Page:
Friday, December 14, 2007

Starting Out in the Evening


Once when I was dating another writer, he expressed concerns for his future happiness by sharing this with me:
"Writers are essentially very selfish. They HAVE to be to write well, and I know that means that I probably won't be able to have a close relationship with anyone, really".

That's always stuck with me - and if I had to apply one main theme to Starting Out in the Evening, that one would fit perfectly.

Director Andrew Wagner handles his subject matter deftly - there's a realism in the shots that make the film feel very intimate - much more like a play than a movie. But the talent lies in the delivery of the lines. Frank Langella is giving one of the performances of his career here, and it definitely shows. Lauren Ambrose does an excellent job portraying her ambition and admiration, and Lili Taylor is near perfect in her role (as always).
Langella plays Leonard Schiller, a once-popular writer, now struggling with finishing what may be his final novel. Ambrose's character, Heather Wolfe, is a young grad student doing a thesis on Schiller. She's convinced she can revive his career by publishing a portable volume of his books -inspiring others with his writing, as she was inspired. As they meet weekly, their intimacy grows and Heather's obsession with her idealized hero starts to slowly disintegrate. Schiller is also shaken by the revelations Heather makes about his work, and the realization that it affected his family negatively, particularly his now very unhappy daughter Ariel (Taylor).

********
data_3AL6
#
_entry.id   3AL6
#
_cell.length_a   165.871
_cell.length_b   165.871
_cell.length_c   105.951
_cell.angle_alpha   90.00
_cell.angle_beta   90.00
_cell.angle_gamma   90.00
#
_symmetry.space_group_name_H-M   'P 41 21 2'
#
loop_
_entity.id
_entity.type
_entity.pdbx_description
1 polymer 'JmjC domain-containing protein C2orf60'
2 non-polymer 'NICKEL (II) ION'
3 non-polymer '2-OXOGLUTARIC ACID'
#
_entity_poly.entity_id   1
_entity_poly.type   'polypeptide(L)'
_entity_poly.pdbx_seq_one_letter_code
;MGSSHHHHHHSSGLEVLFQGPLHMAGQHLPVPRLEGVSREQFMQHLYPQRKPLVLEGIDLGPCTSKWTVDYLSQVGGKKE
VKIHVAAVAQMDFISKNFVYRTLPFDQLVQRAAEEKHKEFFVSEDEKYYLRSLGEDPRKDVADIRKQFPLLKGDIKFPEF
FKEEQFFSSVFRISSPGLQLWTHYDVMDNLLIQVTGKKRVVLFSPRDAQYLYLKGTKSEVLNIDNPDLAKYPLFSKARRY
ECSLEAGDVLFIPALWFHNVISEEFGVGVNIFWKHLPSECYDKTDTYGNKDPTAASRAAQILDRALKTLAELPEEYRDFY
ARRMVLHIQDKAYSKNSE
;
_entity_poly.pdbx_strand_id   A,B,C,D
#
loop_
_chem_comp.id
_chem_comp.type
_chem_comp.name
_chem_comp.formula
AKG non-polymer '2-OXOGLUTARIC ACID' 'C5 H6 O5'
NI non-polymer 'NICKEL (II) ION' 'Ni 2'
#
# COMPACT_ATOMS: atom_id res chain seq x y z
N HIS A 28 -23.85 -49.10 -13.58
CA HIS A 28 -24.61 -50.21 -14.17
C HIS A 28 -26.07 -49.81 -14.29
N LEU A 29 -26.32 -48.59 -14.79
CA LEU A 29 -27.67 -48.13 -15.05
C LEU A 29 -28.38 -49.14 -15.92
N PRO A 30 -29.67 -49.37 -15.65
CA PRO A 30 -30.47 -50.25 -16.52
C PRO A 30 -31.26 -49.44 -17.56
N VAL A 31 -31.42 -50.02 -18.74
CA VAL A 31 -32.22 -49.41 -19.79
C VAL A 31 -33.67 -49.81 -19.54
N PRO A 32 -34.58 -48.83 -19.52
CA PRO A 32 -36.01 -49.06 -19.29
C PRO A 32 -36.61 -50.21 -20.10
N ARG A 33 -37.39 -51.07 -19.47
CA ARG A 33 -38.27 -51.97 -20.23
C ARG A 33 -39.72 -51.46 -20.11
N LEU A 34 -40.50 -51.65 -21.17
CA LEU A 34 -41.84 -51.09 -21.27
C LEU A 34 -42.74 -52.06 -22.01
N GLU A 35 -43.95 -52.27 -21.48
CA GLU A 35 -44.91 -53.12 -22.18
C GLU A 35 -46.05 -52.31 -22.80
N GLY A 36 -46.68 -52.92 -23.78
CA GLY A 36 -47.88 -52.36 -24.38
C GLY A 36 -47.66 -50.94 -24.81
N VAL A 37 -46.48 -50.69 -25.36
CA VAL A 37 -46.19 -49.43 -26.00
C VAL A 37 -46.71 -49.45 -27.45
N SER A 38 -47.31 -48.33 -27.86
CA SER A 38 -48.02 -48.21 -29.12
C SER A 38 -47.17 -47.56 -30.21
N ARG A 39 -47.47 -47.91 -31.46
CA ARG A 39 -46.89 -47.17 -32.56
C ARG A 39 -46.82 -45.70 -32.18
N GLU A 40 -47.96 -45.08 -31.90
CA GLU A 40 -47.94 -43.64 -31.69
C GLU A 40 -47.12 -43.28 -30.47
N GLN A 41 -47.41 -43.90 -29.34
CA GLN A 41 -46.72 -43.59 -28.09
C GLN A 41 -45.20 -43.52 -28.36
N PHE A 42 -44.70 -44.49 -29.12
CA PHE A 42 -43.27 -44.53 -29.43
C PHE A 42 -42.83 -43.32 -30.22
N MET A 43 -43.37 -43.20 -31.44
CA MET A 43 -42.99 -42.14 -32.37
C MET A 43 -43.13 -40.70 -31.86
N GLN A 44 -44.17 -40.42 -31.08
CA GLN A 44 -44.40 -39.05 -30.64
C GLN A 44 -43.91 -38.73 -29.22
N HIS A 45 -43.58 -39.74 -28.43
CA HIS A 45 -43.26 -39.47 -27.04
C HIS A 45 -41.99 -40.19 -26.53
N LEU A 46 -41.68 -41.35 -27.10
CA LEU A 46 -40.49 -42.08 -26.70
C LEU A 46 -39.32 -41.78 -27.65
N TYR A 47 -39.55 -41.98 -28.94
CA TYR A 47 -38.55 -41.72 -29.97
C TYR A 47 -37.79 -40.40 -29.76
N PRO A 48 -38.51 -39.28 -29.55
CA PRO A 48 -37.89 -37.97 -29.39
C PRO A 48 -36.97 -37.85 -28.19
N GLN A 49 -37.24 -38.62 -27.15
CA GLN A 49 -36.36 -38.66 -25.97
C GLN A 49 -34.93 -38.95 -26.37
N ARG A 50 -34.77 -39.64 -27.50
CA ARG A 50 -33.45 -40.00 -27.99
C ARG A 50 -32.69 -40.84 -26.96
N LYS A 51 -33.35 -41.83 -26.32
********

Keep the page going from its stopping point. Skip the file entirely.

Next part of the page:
Ariel's story is about sacrifice - she's taken care of her father since her mom died, and she's given up everything for the men in her life. Both the desire to have a baby and her career have been pushed aside for a recently relationship with Casey (Adrian Lester, who also does an excellent job), something her father does not approve of.
As each person's confronts their own mistakes and desires, their motives change. The audience is then faced with the question of whether or not change is even possible. Can people really change? Is it ever too late? What can you do to affect it in your life? What can you do to affect it in others, if anything?
This film does work really well as a vehicle for making you think - the scenes are realistically awkward and uncomfortable. The interaction between characters is sometimes mundane, but that is true to life. Where it fails is in its character depth. You end up caring deeply about Schiller himself (I will not be surprised if Langella earns an Oscar nomination for this), but the other characters get lost somewhere along the way.
Overall, I'd recommend it if you want to see something interesting and very different from the typical Hollywood film - just be warned that the 111 minute running time seems even longer than that, and you may leave feeling a little unsatisfied.
Starting Out in the Evening is currently playing at the Harvard Exit (897 E. Roy St.) at 1:30pm, 4:15pm, 7pm and 9:35pm.

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